This is a time of looking forward. To the familiar artists that will return. To the new artists that will be discovered. This year, like any other, comes with a wish list. Some albums will never materialise. Others will slightly disappoint. A few will remain life-long friends. Fingers crossed for the latter. In no particular order, apart from alphabetical, my 2018 wish list includes new releases by Alela Diane, Anäis Mitchell, Bill Callahan, Caitlin Harnett, Cat Power, East River Pipe, Field Report, First Aid Kit, Jacob Golden, Jenny Lewis, Jessica Pratt, Jim White, Jonathan Wilson, Laura Veirs, Lewis & Clarke, Pearl Charles, Phosphorescent, Pinegrove, Richard Edwards, The Delines, Vetiver, Wooden Shjips, Wye Oak and the artist formerly known as Young Man.
And yet, there is a special place in the 2018 wish list for a new album by Kramies (pronunciation to be determined). With rumours going back at least a couple of decades, there are unconfirmed reports that an album is finally on its way and that Ireland had some part to play in it. We wait with fingers crossed, though we have learned not to hold our breath. The hard way. In the meantime, here’s a wonderful feature by Shon Cobbs and his Behind The Scenes colleagues from Denver. It features Kramies answering questions and sometimes asking them too. Plus a lot of laughing.
2017. It felt like a lifetime. Roll on 2018. In the meantime, here are five of my favourite albums of the year.
The Weather Station
There are elements to Tamara Lindeman’s fourth album that bear comparison with her fellow Canadian Joni Mitchell. The music is folky, but the themes are complex. And so too are some of the song structures. It could have ended up a wilfully challenging listen. But a string of lovely melodies keeps everything nicely in balance.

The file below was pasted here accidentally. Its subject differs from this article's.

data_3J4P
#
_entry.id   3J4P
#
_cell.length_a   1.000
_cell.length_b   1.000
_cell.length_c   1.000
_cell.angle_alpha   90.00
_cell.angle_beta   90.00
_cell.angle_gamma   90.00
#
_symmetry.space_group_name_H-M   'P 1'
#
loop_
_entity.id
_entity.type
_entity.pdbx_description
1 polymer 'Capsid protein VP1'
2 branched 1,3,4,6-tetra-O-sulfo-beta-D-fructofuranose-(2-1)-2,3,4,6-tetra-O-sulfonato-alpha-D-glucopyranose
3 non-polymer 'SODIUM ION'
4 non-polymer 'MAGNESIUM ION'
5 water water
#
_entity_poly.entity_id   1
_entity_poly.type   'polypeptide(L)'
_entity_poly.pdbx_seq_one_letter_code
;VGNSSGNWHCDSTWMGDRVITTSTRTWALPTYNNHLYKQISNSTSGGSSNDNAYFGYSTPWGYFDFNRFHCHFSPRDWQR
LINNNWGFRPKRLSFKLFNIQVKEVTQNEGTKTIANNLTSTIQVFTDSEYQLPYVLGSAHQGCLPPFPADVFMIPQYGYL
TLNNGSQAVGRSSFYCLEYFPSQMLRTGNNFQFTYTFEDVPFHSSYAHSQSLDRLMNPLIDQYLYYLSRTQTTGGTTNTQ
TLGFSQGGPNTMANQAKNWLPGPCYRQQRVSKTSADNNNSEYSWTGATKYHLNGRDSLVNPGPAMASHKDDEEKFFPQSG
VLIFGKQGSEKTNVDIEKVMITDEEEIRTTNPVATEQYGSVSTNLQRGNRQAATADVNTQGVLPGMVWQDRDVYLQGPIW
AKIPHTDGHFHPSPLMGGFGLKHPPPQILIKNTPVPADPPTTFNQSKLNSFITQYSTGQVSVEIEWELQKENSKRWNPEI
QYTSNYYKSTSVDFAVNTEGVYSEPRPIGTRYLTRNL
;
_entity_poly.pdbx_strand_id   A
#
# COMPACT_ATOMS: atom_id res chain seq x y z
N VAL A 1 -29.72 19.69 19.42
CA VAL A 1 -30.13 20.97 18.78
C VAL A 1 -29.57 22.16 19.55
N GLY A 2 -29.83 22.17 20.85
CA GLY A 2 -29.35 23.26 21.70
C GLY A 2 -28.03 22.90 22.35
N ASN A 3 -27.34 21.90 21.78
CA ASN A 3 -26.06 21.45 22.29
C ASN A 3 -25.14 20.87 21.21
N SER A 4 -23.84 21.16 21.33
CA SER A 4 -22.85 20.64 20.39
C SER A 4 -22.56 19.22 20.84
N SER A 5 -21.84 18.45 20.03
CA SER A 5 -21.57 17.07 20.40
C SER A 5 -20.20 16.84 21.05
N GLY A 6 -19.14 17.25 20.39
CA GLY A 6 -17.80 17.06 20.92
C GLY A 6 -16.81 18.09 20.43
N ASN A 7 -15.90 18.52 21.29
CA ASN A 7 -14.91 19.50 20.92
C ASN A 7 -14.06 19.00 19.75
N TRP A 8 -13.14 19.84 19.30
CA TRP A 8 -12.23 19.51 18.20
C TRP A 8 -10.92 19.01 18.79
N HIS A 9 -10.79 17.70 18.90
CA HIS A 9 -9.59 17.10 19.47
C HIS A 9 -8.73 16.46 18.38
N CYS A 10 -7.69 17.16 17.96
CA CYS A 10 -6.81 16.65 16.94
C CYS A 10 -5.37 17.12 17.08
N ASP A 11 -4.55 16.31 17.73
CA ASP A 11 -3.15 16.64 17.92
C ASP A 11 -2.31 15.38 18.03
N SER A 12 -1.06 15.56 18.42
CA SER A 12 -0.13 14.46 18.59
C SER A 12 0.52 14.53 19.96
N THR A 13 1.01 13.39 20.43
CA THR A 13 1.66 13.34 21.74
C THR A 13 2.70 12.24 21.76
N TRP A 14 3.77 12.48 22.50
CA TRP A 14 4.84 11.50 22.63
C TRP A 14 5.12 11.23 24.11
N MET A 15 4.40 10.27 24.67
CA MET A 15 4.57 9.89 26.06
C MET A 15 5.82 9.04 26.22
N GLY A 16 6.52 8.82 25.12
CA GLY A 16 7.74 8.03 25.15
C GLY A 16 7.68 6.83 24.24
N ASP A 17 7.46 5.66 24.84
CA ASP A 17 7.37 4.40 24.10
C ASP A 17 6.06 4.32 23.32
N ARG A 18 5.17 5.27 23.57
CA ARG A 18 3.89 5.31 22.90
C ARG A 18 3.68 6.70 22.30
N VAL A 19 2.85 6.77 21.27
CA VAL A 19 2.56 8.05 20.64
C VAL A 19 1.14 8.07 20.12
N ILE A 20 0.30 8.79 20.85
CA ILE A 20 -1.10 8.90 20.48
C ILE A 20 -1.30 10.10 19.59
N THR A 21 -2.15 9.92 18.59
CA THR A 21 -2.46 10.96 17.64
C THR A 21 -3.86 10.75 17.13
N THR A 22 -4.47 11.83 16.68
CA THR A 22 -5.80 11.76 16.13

Michael Nau – Some Twist
Formerly of Cotton Jones, this is Michael Nau’s second solo album. It’s a collection of late-night wonders. So, if you’re feeling slightly woozy and liminality is fast approaching, then Some Twist is the perfect companion. Rest assured that it can be enjoyed at other times of the day too.
Kacey Johansing – The Hiding
The cover may suggest a concept album about the perils of getting up slightly too early in the morning. But the songs are confident, strong, and far from dishevelled. Made with the help of members of Real Estate and Vetiver, The Hiding is a collection of sublime pop songs. If they make you think of mid-1970s Christine McVie, you wouldn’t be far off.
Hand Habits – Wildly Idle (Humble Before the Void)
Hand Habits is Meg Duffy, who is originally from upstate New York. Wildly Idle (Humble Before the Void) is a beautiful album, which is full of gentle songs with lovely melodies. But don’t be fooled, though. There’s a determination to this set. “I don’t need to be set free. I already know”.
Richard Edwards – Lemon Cotton Candy Sunset
May Margot and [Her] Nuclear So and So’s Rest In Peace. But arise Richard Edwards. Always the guiding force behind the greatest-band-that-never-quite-was, this is the first solo album from the Margot’s front man. Turns out, though, it’s a Margots album in all but name. O happy day.